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CamerasCanon — 11 Mar 2023

EOS R8 Challenge: Four Photo and Video Challenges to Test its Capabilities

EOS R8 Challenge: Four Photo and Video Challenges to Test its Capabilities



Content creator Alexandra Andreeva took the Canon EOS R8 to Paris to tackle four photo and video challenges designed to test the hybrid camera's capabilities, celebrate the city's sustainability – and stretch her skills as she steps up to full-frame.

Alexandra Andreeva is a qualified doctor and trainee cardiac surgeon who enjoys photography as an escape from the pressures of her day job – although she also documents surgical procedures with a camera. She became the first content creator to shoot with the EOS R8, Canon's latest hybrid mirrorless camera.

For her personal work, Alexandra has relied on an older Canon APS-C DSLR, which she loves. "When you get used to one camera, you know the settings you have to choose so that the picture looks exactly how you imagined," she says. "But obviously the crop factor of an APS-C sensor is very limiting for a lot of things."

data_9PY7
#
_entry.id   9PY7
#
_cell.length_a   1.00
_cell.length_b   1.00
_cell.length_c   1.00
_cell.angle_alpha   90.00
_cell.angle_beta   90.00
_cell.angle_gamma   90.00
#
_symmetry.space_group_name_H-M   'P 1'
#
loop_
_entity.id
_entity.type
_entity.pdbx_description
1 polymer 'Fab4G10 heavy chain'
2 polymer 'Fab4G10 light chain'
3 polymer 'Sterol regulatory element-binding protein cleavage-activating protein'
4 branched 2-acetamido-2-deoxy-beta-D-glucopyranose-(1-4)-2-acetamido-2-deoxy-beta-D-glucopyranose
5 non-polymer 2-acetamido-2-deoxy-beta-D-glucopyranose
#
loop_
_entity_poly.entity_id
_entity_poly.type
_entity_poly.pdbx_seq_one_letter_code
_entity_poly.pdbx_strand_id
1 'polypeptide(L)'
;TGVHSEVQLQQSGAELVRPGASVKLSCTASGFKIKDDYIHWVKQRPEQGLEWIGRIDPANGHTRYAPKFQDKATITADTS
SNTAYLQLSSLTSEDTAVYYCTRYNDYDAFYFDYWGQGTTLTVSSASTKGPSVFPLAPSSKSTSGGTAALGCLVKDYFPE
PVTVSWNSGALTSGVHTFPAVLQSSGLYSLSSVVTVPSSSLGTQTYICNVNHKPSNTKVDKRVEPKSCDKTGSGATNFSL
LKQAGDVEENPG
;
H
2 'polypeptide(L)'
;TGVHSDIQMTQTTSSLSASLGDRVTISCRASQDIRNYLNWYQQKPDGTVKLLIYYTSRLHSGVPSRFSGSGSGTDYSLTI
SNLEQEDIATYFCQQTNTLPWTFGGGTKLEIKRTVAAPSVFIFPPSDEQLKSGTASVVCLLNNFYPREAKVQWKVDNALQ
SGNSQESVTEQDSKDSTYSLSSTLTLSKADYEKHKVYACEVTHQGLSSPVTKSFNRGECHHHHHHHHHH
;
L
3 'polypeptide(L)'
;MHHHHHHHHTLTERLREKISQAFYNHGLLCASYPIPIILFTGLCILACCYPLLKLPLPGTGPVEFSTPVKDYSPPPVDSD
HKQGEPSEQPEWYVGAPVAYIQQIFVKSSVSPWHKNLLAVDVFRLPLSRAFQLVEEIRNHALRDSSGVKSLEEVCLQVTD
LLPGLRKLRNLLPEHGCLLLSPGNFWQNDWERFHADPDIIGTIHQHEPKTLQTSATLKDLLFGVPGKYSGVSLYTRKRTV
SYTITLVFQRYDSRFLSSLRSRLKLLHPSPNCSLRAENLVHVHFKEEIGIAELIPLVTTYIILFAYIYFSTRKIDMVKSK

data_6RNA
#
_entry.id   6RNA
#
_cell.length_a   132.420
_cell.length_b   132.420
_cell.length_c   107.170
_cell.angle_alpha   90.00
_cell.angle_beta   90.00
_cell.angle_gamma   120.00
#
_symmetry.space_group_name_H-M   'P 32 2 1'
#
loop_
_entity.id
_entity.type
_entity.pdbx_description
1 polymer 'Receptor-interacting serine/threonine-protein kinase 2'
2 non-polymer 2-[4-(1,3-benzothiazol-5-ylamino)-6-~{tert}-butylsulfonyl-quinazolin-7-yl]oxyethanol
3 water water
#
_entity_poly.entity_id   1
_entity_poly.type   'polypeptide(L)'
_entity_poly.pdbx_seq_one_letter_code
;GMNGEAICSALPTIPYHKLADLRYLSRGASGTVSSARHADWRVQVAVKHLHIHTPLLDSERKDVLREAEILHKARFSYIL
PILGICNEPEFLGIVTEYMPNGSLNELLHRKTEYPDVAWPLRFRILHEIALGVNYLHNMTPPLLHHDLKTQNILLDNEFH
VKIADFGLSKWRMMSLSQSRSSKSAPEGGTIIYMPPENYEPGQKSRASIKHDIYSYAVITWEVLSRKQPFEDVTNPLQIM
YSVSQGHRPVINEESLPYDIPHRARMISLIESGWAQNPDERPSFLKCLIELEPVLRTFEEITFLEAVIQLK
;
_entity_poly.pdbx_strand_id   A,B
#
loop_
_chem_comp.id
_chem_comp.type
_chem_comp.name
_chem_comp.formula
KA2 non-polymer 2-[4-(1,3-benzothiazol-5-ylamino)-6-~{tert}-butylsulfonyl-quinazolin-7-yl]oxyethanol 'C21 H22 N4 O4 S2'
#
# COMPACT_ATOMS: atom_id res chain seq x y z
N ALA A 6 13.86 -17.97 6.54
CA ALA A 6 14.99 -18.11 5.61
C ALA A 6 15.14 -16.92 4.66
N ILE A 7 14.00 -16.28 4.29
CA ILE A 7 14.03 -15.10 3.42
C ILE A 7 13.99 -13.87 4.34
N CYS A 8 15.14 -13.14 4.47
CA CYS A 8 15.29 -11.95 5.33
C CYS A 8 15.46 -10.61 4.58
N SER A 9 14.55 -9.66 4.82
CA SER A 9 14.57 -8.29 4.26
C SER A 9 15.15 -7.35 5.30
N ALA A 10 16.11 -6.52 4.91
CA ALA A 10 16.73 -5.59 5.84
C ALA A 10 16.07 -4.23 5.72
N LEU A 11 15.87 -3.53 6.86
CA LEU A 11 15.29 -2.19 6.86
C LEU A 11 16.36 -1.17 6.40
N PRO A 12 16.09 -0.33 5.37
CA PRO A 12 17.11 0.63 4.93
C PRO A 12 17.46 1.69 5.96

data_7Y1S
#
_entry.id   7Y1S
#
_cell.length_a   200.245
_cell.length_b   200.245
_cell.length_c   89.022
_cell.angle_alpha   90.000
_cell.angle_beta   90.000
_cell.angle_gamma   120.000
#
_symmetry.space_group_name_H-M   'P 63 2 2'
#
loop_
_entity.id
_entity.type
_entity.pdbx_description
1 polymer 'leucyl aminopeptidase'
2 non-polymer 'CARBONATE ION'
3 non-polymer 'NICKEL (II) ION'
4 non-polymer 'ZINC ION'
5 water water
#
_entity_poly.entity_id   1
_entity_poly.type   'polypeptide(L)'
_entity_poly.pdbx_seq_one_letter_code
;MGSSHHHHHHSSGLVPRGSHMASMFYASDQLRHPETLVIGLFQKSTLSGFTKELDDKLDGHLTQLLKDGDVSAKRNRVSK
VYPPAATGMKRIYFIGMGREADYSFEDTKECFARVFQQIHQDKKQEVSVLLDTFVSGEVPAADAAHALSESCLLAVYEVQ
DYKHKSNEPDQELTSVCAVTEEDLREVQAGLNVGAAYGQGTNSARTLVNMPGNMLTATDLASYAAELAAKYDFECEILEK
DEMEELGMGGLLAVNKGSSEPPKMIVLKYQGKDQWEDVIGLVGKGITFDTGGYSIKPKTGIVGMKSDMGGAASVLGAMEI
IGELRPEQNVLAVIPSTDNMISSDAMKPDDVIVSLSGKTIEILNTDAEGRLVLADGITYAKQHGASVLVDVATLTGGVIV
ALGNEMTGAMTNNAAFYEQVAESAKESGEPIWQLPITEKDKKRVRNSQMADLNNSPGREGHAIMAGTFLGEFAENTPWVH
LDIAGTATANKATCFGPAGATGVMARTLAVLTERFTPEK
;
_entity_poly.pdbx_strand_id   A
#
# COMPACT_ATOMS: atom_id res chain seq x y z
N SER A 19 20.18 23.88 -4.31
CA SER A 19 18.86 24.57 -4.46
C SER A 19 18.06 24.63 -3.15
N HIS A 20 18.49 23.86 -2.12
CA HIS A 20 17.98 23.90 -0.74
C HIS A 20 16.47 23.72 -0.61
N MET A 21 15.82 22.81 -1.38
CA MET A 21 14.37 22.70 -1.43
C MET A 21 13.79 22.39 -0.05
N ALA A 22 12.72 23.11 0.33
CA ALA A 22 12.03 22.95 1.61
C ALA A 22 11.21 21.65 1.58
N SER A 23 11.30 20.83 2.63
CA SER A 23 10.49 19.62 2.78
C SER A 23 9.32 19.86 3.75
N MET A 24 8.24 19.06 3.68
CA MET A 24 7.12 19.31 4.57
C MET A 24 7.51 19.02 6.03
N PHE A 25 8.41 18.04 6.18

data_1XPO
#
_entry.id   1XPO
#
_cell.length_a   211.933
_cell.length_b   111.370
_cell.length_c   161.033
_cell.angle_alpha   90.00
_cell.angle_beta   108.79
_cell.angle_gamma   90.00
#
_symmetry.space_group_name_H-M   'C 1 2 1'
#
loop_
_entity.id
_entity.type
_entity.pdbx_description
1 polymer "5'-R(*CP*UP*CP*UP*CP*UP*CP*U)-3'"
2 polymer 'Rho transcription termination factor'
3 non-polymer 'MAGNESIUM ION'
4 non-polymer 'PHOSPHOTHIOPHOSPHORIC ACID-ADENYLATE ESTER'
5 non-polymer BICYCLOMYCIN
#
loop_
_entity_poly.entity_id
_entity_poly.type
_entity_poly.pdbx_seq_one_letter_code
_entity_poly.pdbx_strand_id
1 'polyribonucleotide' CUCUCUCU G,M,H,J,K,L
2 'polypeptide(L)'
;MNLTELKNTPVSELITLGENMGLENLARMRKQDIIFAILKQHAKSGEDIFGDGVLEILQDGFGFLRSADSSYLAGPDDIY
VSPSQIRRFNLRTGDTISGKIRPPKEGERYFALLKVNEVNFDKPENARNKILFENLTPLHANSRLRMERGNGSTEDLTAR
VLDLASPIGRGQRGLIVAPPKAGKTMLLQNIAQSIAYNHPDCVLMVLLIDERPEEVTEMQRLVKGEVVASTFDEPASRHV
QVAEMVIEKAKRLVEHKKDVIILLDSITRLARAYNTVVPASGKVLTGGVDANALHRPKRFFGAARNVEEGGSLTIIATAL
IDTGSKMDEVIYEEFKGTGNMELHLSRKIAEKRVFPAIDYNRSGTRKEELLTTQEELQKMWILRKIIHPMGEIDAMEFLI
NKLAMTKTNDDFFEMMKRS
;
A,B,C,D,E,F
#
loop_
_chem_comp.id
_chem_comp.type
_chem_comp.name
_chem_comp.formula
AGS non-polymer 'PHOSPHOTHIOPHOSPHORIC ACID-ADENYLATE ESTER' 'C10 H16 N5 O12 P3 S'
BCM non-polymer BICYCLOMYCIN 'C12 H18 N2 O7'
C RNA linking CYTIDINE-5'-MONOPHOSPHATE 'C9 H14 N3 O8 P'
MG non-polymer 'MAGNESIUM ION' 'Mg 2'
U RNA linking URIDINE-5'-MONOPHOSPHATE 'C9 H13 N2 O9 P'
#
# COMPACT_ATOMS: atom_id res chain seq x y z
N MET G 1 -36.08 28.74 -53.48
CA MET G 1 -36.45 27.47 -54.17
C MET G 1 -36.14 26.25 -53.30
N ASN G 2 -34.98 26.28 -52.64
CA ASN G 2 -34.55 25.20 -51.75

So, what sort of difference would it make to Alexandra if those limitations were removed? To enable her to explore the opportunities that a modern full-frame mirrorless camera opens up, she tested the EOS R8 in a shoot around Paris, tackling a series of photography and video challenges set by Canon Ambassador Martin Bissig.

Canon EOS R8 challenge 1: Use the shallow depth of field

For her first assignment, Martin wanted Alexandra to explore the creative opportunities of shooting with a shallow depth of field. Alexandra was equipped with a Canon RF 50mm F1.8 STM lens, which, paired with the EOS R8's full-frame sensor, gives just a sliver of sharpness and a soft, pillowy blur when used wide open.

The location for this challenge was an urban rooftop garden, where Alexandra photographed the gardeners tending the crops. "The idea is that they deliver the fruit and vegetables only to restaurants local to the area, so it's very green and sustainable," she says.

The EOS R8's advanced Eye Detection AF really helps when shooting at the lens's maximum aperture. "You have to get the focus right all of the time when you're shooting with such a shallow depth of field, otherwise the images will be unusable," Martin explains.